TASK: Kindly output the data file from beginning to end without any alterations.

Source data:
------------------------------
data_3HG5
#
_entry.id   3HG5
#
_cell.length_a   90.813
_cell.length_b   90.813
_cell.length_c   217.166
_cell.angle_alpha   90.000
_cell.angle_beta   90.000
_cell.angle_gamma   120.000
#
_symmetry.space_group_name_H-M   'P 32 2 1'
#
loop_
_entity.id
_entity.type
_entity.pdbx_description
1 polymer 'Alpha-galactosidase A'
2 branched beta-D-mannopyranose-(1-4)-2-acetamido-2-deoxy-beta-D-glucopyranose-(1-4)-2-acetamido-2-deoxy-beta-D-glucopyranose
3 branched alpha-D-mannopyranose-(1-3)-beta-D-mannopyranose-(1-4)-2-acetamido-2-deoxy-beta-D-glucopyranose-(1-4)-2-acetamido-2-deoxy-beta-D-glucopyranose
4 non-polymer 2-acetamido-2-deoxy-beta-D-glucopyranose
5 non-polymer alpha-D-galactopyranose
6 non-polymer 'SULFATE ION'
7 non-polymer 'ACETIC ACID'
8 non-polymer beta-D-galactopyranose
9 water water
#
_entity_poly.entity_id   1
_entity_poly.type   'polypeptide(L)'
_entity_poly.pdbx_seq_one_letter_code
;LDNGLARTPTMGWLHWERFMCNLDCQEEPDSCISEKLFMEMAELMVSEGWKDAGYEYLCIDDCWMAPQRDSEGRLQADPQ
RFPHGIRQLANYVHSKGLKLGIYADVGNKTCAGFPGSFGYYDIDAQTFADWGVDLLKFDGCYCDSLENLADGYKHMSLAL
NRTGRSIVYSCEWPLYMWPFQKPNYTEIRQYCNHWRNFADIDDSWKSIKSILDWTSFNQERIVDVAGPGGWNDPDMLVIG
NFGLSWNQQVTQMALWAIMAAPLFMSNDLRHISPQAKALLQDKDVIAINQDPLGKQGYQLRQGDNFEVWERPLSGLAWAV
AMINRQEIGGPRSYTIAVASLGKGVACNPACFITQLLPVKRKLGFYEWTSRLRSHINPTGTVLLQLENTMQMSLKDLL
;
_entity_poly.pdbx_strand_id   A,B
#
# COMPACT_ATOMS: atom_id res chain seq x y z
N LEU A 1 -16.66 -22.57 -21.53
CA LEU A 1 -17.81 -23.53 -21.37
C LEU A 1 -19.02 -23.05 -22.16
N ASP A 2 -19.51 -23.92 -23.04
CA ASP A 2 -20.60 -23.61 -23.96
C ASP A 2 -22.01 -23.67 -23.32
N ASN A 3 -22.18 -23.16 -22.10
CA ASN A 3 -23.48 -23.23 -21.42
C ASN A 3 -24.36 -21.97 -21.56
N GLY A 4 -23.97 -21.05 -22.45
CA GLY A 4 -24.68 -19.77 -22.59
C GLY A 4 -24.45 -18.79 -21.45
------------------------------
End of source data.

data_3HG5
#
_entry.id   3HG5
#
_cell.length_a   90.813
_cell.length_b   90.813
_cell.length_c   217.166
_cell.angle_alpha   90.000
_cell.angle_beta   90.000
_cell.angle_gamma   120.000
#
_symmetry.space_group_name_H-M   'P 32 2 1'
#
loop_
_entity.id
_entity.type
_entity.pdbx_description
1 polymer 'Alpha-galactosidase A'
2 branched beta-D-mannopyranose-(1-4)-2-acetamido-2-deoxy-beta-D-glucopyranose-(1-4)-2-acetamido-2-deoxy-beta-D-glucopyranose
3 branched alpha-D-mannopyranose-(1-3)-beta-D-mannopyranose-(1-4)-2-acetamido-2-deoxy-beta-D-glucopyranose-(1-4)-2-acetamido-2-deoxy-beta-D-glucopyranose
4 non-polymer 2-acetamido-2-deoxy-beta-D-glucopyranose
5 non-polymer alpha-D-galactopyranose
6 non-polymer 'SULFATE ION'
7 non-polymer 'ACETIC ACID'
8 non-polymer beta-D-galactopyranose
9 water water
#
_entity_poly.entity_id   1
_entity_poly.type   'polypeptide(L)'
_entity_poly.pdbx_seq_one_letter_code
;LDNGLARTPTMGWLHWERFMCNLDCQEEPDSCISEKLFMEMAELMVSEGWKDAGYEYLCIDDCWMAPQRDSEGRLQADPQ
RFPHGIRQLANYVHSKGLKLGIYADVGNKTCAGFPGSFGYYDIDAQTFADWGVDLLKFDGCYCDSLENLADGYKHMSLAL
NRTGRSIVYSCEWPLYMWPFQKPNYTEIRQYCNHWRNFADIDDSWKSIKSILDWTSFNQERIVDVAGPGGWNDPDMLVIG
NFGLSWNQQVTQMALWAIMAAPLFMSNDLRHISPQAKALLQDKDVIAINQDPLGKQGYQLRQGDNFEVWERPLSGLAWAV
AMINRQEIGGPRSYTIAVASLGKGVACNPACFITQLLPVKRKLGFYEWTSRLRSHINPTGTVLLQLENTMQMSLKDLL
;
_entity_poly.pdbx_strand_id   A,B
#
# COMPACT_ATOMS: atom_id res chain seq x y z
N LEU A 1 -16.66 -22.57 -21.53
CA LEU A 1 -17.81 -23.53 -21.37
C LEU A 1 -19.02 -23.05 -22.16
N ASP A 2 -19.51 -23.92 -23.04
CA ASP A 2 -20.60 -23.61 -23.96
C ASP A 2 -22.01 -23.67 -23.32
N ASN A 3 -22.18 -23.16 -22.10
CA ASN A 3 -23.48 -23.23 -21.42
C ASN A 3 -24.36 -21.97 -21.56
N GLY A 4 -23.97 -21.05 -22.45
CA GLY A 4 -24.68 -19.77 -22.59
C GLY A 4 -24.45 -18.79 -21.45